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H. Westley Clark, M.D., J.D., M.P.H., CAS, FASAM Director Center for Substance Abuse Treatment Substance Abuse Mental H PowerPoint Presentation
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H. Westley Clark, M.D., J.D., M.P.H., CAS, FASAM Director Center for Substance Abuse Treatment Substance Abuse Mental H

H. Westley Clark, M.D., J.D., M.P.H., CAS, FASAM Director Center for Substance Abuse Treatment Substance Abuse Mental H

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H. Westley Clark, M.D., J.D., M.P.H., CAS, FASAM Director Center for Substance Abuse Treatment Substance Abuse Mental H

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  1. Aligning Concepts, Practice and Contexts to Promote Long-term Recovery: An Action Plan “Recovery Oriented Systems of Care: SAMHSA/CSAT’s Public Health Approach to Substance Use Problems & Disorders” May 2, 2008 Philadelphia, PA H. Westley Clark, M.D., J.D., M.P.H., CAS, FASAM Director Center for Substance Abuse Treatment Substance Abuse Mental Health Services Administration U.S. Department of Health & Human Services

  2. President George W. Bush “…To build a future of quality health care, we must trust patients and doctors to make medical decisions and empower them with better information and better options.” 2008 State of the Union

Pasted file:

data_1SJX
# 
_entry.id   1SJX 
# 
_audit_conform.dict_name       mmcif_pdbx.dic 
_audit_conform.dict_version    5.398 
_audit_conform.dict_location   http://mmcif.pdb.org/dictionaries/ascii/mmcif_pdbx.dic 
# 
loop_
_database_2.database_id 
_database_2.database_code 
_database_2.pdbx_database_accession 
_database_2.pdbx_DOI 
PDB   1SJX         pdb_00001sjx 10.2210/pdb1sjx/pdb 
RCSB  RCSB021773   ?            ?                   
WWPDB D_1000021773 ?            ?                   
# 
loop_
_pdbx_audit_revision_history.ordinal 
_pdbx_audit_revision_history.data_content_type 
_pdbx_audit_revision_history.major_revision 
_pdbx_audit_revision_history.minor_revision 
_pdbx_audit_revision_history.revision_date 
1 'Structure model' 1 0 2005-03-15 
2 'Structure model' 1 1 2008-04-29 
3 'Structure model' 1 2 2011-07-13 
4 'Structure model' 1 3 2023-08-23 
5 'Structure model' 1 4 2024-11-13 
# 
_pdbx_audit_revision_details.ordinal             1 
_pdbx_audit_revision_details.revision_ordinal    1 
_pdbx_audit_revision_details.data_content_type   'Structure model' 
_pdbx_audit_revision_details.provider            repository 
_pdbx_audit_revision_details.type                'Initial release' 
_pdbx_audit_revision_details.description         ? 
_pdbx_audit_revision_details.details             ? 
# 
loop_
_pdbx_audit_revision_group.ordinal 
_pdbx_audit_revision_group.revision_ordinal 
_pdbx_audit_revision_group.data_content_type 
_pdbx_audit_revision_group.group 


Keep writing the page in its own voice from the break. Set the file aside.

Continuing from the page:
3. Terry L. Cline, PhDAdministratorSubstance Abuse and Mental Health Services Administration “At SAMHSA, our mission includes helping prevention and treatment counselors, clinics, and health care providers develop ways to change their service systems to increase positive outcomes for their clients.” September 2007

  4. An Introduction to the Substance Abuse and Mental Health Services Administration (SAMHSA) One of the eleven grant making agencies of the U.S. Department of Health and Human Services, with a budget of approximately 3 billion dollars. SAMHSA’s Mission: To build resilience and facilitate recovery for people with or at risk for substance abuse and mental illness. Website: http://www.SAMHSA.gov

  5. SAMHSA’s Role in Fighting Substance Misuse and Abuse • SAMHSA works to ensure that science, rather than ideology or anecdote, forms the foundation for the Nation’s addiction treatment system. • SAMHSA serves health professionals and the public by disseminating scientifically sound, clinically relevant information on best practices in the treatment of addictive disorders and by working to enhance public acceptance of that treatment.

  6. The SAMHSA Matrix SAMHSA’s Matrix provides a graphic representation of the collaboration needed to promote holistic, integrated approaches that advance the health and well-being of individuals, families, and communities.

  7. SAMHSA Centers Center for Mental Health Services Mission: To ensure access and availability of quality mental health services to improve the lives of all adults and children in this Nation. Center for Substance Abuse Prevention Mission: To decrease substance use and abuse by bringing effective substance abuse prevention to every community. Center for Substance Abuse Treatment Mission: To improve the health of the nation by bringing effective alcohol and drug treatment to every community.